(Lanuvio) Latium, Italy.
on a S extremity of the Alban Hills ca. 30 km SE of
Rome. It was an independent member of the Latin
League and a participant in the foedus Cassium, 493 B.C.
Loyal to Rome until the Latin war of 340 B.C., it then
received Roman citizenship and Rome received a share
in the city's cult of Juno Sospita (Livy 8.14
). It flourished
as a municipium during the Empire until sacked by barbarians, and was revived in the 11th c. as Civita Lavinia,
through confusion with ancient Lavinium.
The modern city is built over the ancient one except
for the arx (the hill of S. Lorenzo) to the N, where lie
the most important remains. This was surrounded by a
tufa circuit wall, sections of which still stand. Elaborate
ramparts guarded the N and S entrances, though no trace
of the N rampart remains. Later, arched Doric porticos
were built along the W and S sides of the wall. A fine
equestrian group in marble, from the 2d c. A.D., probably
adorned the S entrance. Portions of these armored riders
are now in the British Museum and at the City Museum
The arx also holds remains of a temple in antis, perhaps associated with the famous Temple of Juno. Of the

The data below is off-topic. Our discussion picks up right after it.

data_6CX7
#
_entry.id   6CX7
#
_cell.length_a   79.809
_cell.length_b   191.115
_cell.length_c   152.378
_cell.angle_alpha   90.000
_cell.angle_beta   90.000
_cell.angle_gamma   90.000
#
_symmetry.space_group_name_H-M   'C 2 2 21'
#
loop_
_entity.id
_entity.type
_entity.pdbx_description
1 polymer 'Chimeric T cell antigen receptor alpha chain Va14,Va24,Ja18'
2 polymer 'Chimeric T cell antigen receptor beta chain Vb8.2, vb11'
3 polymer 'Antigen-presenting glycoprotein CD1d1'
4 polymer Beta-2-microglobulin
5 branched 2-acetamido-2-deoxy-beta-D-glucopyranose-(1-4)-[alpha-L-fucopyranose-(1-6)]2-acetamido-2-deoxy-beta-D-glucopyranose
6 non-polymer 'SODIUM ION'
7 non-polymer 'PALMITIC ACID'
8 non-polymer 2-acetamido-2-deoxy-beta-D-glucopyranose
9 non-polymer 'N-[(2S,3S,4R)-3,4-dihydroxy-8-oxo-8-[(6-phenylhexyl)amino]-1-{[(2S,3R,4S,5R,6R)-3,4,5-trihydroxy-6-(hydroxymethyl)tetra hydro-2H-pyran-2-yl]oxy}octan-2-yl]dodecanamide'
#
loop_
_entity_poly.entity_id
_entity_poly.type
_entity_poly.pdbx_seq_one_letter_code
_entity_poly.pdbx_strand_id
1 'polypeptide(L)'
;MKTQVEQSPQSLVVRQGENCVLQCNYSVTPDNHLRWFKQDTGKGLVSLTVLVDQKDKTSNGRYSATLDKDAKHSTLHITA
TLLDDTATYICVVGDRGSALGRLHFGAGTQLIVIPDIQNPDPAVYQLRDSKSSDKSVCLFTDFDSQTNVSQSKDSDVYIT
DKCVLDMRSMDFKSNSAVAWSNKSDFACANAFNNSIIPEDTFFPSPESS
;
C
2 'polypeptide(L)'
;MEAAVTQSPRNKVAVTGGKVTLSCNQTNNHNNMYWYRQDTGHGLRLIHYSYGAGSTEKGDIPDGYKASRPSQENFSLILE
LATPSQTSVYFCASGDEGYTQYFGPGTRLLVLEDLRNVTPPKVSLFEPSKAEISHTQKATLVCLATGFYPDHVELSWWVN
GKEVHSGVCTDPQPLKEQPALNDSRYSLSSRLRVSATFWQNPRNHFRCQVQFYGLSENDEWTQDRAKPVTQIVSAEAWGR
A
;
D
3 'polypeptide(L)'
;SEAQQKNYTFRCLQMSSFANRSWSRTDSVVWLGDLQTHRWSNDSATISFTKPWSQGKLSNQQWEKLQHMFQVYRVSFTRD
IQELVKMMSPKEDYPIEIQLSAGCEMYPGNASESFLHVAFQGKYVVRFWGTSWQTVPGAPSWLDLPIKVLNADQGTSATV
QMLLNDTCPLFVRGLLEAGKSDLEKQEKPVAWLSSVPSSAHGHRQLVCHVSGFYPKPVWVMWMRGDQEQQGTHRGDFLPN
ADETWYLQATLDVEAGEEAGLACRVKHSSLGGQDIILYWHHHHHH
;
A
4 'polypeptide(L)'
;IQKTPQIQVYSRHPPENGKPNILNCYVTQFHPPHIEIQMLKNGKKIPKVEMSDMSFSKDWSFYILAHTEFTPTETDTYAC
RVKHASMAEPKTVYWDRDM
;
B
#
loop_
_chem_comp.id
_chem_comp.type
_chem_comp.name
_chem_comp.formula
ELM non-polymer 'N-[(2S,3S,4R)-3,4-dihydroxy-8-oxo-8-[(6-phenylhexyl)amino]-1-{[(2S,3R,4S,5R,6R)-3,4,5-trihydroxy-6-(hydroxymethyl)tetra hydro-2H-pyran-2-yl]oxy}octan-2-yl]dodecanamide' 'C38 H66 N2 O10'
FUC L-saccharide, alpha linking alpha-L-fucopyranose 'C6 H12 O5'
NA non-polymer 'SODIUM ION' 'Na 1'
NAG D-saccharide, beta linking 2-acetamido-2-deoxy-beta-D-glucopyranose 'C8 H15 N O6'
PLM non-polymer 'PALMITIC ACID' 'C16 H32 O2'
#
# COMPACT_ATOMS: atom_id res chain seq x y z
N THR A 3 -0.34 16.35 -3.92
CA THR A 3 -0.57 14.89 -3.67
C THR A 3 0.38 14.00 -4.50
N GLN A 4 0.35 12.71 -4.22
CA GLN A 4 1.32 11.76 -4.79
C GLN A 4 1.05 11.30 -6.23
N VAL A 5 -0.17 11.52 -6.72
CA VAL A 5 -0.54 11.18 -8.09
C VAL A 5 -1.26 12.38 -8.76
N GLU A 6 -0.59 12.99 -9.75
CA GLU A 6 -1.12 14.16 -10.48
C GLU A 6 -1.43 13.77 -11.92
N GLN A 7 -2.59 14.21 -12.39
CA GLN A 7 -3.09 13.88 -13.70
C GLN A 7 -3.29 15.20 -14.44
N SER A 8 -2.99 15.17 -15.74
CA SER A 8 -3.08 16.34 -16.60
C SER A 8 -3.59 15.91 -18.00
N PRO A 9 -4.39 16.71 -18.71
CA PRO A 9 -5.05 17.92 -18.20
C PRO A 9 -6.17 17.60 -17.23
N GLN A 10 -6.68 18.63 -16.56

earliest structure (ca. 500 B.C.) little remains. More is
extant of the two later phases built ca. 330 B.C. and in
the 3d c. B.C.
Near the arx, amid modern vineyards, are remains of
several Roman villas, one of which is ascribed to Antoninus Pius.
In the modern city the ancient cardo can be traced.
The Palazzo Comunale contains objects from the Temple
of Juno. The wall facing the Palazzo is built over temains
of a Roman theater. In the modern Largo del Tempio
d'Ercole far S of town can be seen temple ruins of the
2d c. B.C.
A. M. Woodward,BSR
7.2 (1914); G. B.
27 (1921); A. Galieti BullComm
61 (1928) and 66 (1938); A. E. Gordon, The Cults of
D. C. SCAVONE